There was an interesting article in The Wall St Journal last week about the value of social media. In a piece called “Entrepreneurs Question Value of Social Media”, Sarah E. Needleman quotes Pace University's Lubin School of Business marketing professorLarry Chiagouris regarding the challenge eBusiness executives face in assessing social media: “The hype right now exceeds the reality”.
I agree that the reality has not always lived up to the hype. But was the hype too good or the reality not good enough?
The WSJ quotes a survey of US small business owners saying that only 22% made a profit from promoting their firms on social media, 53% broke even, and 19% lost money after promoting their business on social media.
But profit doesn’t equal social media success. Social media can have many objectives and customer service is a growing goal.
eBusiness executives are increasingly looking to social media as part of a larger customer service strategy; currently, in our recent survey of retail executives (Q4 2009 US Retail Executive Online Survey), 54% offer customer ratings or reviews, 23% have an online community or forum, and 16% do customer support through Twitter. These numbers are poised to grow in the next twelve months with a further 30% planning to implement customer ratings or reviews, 27% planning an online community or forum, and 21% planning to provide customer support through Twitter.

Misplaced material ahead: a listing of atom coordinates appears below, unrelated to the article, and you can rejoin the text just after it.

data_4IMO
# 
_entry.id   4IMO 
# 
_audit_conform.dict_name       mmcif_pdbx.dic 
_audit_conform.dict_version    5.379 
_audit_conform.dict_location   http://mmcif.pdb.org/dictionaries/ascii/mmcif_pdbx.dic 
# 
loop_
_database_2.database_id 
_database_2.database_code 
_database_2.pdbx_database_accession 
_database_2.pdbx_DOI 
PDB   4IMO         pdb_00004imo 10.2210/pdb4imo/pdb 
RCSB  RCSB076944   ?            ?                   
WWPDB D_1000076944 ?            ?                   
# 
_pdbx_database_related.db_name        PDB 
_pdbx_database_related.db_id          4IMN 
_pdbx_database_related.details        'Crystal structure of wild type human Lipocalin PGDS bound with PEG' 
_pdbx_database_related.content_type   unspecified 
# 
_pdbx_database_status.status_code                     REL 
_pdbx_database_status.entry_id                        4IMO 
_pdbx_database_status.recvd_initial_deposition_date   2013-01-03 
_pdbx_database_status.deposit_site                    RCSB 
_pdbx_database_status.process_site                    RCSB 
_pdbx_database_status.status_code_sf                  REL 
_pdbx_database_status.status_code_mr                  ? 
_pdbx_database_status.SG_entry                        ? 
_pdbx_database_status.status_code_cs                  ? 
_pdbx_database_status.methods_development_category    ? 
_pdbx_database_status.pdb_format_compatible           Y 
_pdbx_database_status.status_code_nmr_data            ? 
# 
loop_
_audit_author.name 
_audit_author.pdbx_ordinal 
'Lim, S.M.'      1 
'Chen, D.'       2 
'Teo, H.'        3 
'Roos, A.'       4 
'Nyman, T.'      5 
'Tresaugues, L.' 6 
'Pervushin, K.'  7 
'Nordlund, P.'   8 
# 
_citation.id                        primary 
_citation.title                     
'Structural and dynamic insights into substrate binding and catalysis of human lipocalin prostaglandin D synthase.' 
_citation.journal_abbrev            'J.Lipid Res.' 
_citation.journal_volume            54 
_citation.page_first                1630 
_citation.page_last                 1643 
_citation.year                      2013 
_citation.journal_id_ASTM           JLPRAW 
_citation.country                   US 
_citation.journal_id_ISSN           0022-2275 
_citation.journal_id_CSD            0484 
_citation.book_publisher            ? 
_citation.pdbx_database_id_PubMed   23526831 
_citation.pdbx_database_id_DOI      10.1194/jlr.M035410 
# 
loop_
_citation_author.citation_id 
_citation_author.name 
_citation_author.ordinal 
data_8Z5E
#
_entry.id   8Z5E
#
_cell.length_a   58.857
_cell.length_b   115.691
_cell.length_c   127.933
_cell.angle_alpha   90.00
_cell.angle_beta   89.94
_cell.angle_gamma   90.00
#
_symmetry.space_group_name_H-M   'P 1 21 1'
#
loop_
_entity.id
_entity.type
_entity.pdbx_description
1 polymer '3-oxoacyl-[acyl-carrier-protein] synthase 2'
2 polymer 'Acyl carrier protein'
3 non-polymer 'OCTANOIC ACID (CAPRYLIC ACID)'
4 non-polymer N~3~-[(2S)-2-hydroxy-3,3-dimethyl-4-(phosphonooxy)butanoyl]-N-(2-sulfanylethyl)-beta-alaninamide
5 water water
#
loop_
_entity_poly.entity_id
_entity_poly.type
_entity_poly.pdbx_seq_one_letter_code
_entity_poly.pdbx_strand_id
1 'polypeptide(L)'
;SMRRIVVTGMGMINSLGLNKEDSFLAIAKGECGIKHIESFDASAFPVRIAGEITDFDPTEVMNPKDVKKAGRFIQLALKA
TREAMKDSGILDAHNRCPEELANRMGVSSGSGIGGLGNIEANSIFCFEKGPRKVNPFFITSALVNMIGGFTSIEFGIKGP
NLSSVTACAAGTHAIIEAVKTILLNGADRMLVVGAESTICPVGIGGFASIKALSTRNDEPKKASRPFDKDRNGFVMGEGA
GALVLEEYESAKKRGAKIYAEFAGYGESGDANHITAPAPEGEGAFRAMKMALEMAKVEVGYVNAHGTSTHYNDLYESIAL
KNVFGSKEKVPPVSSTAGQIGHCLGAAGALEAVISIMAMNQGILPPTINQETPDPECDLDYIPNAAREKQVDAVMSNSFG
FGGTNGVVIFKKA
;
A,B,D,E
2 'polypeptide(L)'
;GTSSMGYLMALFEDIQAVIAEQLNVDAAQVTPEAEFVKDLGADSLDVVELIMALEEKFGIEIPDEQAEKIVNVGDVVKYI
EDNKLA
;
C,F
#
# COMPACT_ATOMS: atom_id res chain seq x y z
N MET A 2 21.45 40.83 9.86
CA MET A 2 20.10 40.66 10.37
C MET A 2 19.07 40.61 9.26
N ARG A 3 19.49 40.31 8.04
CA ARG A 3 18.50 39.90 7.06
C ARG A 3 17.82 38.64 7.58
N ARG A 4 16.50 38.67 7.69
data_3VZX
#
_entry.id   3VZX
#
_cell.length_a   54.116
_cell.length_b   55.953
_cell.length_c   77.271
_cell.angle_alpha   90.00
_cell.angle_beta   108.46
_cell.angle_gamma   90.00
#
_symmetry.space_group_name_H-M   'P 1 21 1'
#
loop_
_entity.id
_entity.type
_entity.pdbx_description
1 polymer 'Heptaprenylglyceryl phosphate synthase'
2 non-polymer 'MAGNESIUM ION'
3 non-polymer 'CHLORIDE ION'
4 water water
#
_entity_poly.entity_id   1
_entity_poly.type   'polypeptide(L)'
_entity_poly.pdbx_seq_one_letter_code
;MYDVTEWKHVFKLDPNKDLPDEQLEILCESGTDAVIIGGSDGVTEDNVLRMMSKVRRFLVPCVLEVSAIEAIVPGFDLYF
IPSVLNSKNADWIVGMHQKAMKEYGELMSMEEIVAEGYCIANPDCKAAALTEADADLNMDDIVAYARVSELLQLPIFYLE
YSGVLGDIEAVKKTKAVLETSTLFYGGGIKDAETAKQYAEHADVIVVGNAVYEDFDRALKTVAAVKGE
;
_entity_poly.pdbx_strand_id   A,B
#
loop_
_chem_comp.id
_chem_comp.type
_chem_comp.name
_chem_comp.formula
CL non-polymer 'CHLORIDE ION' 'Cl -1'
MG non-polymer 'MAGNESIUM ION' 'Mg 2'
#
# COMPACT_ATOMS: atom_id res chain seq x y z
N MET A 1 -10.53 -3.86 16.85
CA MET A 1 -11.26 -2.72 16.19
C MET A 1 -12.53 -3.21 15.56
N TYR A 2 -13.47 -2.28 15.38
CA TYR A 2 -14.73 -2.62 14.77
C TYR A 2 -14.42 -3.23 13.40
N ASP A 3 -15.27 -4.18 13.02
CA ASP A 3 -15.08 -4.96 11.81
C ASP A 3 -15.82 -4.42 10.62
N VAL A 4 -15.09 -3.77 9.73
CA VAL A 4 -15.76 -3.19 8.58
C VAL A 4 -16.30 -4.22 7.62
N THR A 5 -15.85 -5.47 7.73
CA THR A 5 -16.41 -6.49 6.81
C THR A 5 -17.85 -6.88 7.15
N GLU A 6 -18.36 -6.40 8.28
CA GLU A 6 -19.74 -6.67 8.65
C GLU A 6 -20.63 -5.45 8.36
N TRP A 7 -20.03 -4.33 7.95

eBusiness professionals must ask the following questions before they launch social customer service (or any social strategy) to ensure their implementation and subsequent assessment reflect the real potential:
A recent analysis by PR firm Burson-Marsteller and Proof Digital Media found that more than half of Fortune 100 companies are using Twitter with two thirds of these companies using Twitter for some kind of customer service function.
When I speak with travel eBusiness professionals, it is clear that they value their customers and want this to be reflected throughout their online research to their travel experience.
Why then do travelers overwhelmingly feel that travel companies are failing to make them feel valued? Only 29% of online travelers believe travel companies are making strong efforts to make them feel valued.
I’ve wondered if there is simply a disconnection – that the best efforts of a dedicated marketing team can be thwarted by a weather delay, bad traffic, or a grumpy desk clerk.
We will be publishing a report shortly on making travelers feel valued. In the course of researching this report, I’ve paid a lot of attention to the how travel companies communicate. There is an old expression that the “devil is in the details”. I disagree. Sometimes the big picture is the accumulation of details.
I was speaking with a friend today about the state of the economy and its impact on travel. This friend is a survivor of the travel industry’s catalog of crisis over recent years: 9/11, SARS, airline bankruptcies, soaring fuel costs. His view was that the travel industry has become complacent in its approach to crisis.
I had the opportunity to attend Canada e-Connect last week in Toronto. This is Canada's e-Tourism Strategy Conference presented by the Tourism Industry Association of Canada. Mobile marketing and social media were two of the most popular topics both on the agenda and in conversations among delegates.
Certainly the most repeated conversation I had was about how the economic environment in the US will impact Canadian tourism. Beneath gloomy economy clouds, there may be some optimism for Canadian tourism with the possibility of Americans heading above the 49th parallel to seek the beauty of the Great White North and its' favourable exchange rate.
American travelers will not, however, be a "if you build it, they will come" situation. Canadian destination marketing organizations should consider the following to attract American travelers: